Georgia winters are mild, and the scenery is diverse, featuring mountains, beaches and vast swaths of greenery. As of 2016, the state's economy is strong and its unemployment rate is low. The state is home to Atlanta, one of the most dynamic and cosmopolitan cities in the south. It is unsurprising, then, that Georgia continues to attract thousands of new residents every year. While real estate prices are climbing rapidly, particularly in the trendier enclaves of Atlanta, plenty of homes still exist in Georgia that are affordable for a middle-class or working-class family. When considering a home purchase in a new state, it helps to know how the state's property taxes compare to other places. Georgia ranks in the dead center out of the 50 states, coming in at 25th.

Georgia Property Tax Basics

Georgia levies taxes at the state, county and municipal levels. State taxes in Georgia represent a minuscule component of a homeowner's tax bill. Most taxes come from the counties and cities, which use this revenue to fund city services, in particular public schools. A 2014 study by Students First ranked Georgia's public schools as the 14th-best in the nation.

Average Property Taxes in Georgia

Property tax rates in Georgia can vary significantly from county to county, and even within a single county based on school system and municipality. The statewide average effective property tax rate is 0.96%. The owner of a $200,000 home in Georgia owes, on average, $1,920 in annual property taxes.

Homeowners in the Atlanta metropolitan statistical area (MSA) pay some of the highest property taxes in the state. Not only are tax rates higher than average in most of the counties comprising the Atlanta MSA, but since property values also tend to be higher, owing to the area's high demand, residents end up paying the most property taxes in the state in dollar terms.

Residents of the state's largest county, Fulton County, which includes a big portion of Atlanta proper and several of its upscale suburbs such as Alpharetta and Roswell, pay the highest dollar amount in property taxes. The average effective tax rate in Fulton County, at 1.16%, ranks well above the state average, though it is not the highest in the state.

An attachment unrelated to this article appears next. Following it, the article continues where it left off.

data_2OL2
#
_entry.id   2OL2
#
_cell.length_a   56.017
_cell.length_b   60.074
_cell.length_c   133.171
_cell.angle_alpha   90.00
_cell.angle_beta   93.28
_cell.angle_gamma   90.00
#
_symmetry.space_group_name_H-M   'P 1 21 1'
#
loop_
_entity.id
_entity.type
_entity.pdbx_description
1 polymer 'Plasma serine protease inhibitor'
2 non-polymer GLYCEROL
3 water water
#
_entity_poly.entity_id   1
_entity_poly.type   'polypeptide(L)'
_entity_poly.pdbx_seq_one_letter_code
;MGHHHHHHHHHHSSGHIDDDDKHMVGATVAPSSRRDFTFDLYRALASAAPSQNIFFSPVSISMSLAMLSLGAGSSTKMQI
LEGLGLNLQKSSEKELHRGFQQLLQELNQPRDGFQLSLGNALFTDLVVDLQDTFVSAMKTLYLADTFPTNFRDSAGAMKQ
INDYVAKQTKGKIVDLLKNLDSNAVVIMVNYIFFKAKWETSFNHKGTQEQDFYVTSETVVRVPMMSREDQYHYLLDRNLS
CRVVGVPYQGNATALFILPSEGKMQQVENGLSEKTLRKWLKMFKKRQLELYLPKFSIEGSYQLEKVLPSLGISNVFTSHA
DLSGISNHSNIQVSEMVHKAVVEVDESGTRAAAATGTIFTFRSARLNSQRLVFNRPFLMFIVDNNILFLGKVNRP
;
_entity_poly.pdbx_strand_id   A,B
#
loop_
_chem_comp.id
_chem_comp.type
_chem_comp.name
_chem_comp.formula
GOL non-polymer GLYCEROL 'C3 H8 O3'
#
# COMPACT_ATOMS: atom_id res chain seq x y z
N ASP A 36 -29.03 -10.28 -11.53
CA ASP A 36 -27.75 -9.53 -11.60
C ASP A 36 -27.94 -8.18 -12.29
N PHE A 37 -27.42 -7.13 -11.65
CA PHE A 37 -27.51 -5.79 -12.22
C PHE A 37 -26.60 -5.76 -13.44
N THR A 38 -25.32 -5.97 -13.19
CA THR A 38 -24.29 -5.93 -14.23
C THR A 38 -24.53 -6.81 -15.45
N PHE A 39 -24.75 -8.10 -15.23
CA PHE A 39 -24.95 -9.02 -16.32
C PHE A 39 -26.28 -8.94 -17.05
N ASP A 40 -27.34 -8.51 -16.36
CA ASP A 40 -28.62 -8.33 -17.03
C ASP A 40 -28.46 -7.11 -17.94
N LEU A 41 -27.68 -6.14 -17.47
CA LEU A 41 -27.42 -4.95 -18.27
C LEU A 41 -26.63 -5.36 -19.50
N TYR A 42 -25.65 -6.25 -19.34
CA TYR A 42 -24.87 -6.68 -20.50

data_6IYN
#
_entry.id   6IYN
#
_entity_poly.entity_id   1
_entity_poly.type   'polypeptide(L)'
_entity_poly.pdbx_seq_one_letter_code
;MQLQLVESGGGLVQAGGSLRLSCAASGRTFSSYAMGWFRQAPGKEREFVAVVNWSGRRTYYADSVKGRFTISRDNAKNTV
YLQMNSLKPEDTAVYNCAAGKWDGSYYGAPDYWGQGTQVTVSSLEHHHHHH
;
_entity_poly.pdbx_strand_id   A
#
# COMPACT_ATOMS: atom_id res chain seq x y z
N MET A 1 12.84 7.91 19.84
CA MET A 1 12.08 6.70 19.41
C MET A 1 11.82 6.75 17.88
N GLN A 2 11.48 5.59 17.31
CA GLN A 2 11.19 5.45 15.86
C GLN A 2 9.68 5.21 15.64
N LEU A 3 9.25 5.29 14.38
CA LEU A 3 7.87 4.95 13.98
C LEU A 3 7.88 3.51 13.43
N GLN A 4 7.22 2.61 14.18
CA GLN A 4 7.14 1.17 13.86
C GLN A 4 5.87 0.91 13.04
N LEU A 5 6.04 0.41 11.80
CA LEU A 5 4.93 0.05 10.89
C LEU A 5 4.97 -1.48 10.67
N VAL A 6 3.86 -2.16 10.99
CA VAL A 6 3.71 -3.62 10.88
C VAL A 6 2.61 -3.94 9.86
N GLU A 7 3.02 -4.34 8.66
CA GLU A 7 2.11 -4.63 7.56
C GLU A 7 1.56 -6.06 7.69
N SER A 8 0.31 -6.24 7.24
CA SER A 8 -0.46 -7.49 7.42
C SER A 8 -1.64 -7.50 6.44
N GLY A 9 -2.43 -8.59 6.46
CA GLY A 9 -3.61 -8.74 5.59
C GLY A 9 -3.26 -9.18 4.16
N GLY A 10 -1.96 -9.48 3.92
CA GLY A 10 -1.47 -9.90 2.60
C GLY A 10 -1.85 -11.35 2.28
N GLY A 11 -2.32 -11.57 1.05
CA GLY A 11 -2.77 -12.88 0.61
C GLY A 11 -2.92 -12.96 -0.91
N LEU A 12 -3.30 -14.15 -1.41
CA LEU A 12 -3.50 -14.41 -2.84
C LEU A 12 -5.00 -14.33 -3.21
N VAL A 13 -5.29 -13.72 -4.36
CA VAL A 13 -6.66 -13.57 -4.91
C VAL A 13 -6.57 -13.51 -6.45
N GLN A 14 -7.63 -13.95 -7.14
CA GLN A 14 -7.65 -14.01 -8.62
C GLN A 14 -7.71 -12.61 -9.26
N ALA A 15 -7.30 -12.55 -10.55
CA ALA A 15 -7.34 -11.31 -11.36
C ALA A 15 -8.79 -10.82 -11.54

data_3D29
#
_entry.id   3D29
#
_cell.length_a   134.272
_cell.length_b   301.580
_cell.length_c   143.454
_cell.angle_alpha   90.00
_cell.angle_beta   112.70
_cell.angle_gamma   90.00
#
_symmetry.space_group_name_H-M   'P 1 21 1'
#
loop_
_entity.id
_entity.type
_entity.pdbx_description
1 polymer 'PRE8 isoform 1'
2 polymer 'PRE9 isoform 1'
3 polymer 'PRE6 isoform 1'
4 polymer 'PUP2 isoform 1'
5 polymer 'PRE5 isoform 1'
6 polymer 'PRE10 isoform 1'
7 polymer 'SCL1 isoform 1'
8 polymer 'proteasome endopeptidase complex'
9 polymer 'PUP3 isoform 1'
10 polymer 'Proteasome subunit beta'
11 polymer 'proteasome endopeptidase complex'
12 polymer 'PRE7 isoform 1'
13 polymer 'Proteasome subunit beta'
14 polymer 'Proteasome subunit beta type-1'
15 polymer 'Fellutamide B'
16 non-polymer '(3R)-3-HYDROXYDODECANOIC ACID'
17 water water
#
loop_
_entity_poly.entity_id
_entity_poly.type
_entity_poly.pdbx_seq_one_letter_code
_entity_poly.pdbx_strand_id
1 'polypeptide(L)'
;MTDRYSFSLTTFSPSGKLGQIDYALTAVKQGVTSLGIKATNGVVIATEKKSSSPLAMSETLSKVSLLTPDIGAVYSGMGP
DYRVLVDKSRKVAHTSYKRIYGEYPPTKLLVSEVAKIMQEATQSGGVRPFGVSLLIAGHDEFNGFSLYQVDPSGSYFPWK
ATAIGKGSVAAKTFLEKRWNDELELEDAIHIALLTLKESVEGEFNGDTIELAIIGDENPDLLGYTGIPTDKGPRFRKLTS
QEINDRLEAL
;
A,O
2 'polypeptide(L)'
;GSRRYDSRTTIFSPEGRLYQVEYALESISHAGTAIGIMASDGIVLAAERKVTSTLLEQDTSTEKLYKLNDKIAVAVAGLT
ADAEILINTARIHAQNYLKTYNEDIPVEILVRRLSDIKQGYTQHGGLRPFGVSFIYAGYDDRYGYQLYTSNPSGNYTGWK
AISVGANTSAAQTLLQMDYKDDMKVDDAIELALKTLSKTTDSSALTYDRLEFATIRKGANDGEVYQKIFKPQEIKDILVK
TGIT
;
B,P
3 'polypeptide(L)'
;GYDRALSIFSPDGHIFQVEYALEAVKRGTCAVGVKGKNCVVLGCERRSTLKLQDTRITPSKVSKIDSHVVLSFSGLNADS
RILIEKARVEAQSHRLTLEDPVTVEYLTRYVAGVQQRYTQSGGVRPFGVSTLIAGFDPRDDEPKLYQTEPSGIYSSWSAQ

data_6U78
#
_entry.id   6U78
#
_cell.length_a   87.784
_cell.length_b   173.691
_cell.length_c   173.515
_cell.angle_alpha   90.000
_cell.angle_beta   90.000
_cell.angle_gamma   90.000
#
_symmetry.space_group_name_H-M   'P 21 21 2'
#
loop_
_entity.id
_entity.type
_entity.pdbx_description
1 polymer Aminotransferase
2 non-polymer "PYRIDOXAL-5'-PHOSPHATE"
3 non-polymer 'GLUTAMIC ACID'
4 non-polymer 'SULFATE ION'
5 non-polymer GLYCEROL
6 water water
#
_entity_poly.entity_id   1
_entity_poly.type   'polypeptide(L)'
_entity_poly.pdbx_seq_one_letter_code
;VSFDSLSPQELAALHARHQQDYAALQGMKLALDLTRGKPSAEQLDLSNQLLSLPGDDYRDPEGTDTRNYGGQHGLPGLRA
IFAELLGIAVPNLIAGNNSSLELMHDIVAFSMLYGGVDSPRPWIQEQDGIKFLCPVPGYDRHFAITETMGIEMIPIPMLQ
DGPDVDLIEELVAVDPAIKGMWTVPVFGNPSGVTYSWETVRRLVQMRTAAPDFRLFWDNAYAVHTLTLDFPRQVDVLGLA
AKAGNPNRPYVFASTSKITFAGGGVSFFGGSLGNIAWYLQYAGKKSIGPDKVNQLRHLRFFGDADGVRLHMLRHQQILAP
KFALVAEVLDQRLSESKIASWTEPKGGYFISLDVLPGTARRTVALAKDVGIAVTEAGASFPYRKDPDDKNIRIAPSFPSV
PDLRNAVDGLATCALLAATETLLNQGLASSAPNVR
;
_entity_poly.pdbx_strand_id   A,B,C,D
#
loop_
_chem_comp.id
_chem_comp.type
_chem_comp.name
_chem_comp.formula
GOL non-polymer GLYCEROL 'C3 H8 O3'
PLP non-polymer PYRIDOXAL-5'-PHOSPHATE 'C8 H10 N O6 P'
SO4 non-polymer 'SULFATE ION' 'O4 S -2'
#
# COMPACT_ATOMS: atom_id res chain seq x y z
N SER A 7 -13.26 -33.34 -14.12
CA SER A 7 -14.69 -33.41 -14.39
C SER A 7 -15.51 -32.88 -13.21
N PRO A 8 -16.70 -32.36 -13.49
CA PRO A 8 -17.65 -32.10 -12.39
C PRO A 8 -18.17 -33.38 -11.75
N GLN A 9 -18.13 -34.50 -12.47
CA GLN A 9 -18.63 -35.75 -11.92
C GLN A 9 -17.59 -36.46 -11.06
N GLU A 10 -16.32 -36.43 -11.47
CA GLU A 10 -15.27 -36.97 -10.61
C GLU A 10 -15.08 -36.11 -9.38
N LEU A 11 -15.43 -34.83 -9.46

Gwinnett County, also in the Atlanta MSA and home to the cities of Lilburn and Lawrenceville, features an average property tax rate of 1.27%, which ranks among the state's highest.

How Georgia Compares to National Averages

Georgia's average effective property tax rate ranks 25th out of 50 states, plus the District of Columbia. Its rate comes in at just under 1% of a home's market value. A total of 24 states plus the District of Columbia have average effective tax rates under 1%, while the remaining 26 states have rates above 1%. Hawaii boasts the lowest average rate at 0.28%, though real estate on the island is the nation's most expensive. New Jersey residents pay the highest average effective rate at 2.29%

How Georgia Compares to Its Neighbors

Regionally, Georgia's property taxes rank on the high end. Of the five states that border Georgia, only Florida's residents pay a higher average effective rate. Residents of South Carolina, North Carolina, Tennessee and Alabama enjoy lower property taxes on average than their neighbors in Georgia.

Key Takeaways

Property taxes in Georgia are neither low nor high. With real estate prices in the state varying from very low for homes in the state's more rural reaches to very high in many of Atlanta's most desirable communities, new residents could end up paying a little to a lot on their annual property tax bill. Simply put, the state is average. While few people add Georgia to their relocation shortlist exclusively because of low property tax rates, residents moving from places such as New Jersey can enjoy a substantial discount compared to what they paid in their previous home state. At the same time, property tax rates should not keep anyone from considering this diverse, vibrant and economically strong state as a future home.

Florida Property Tax Guide

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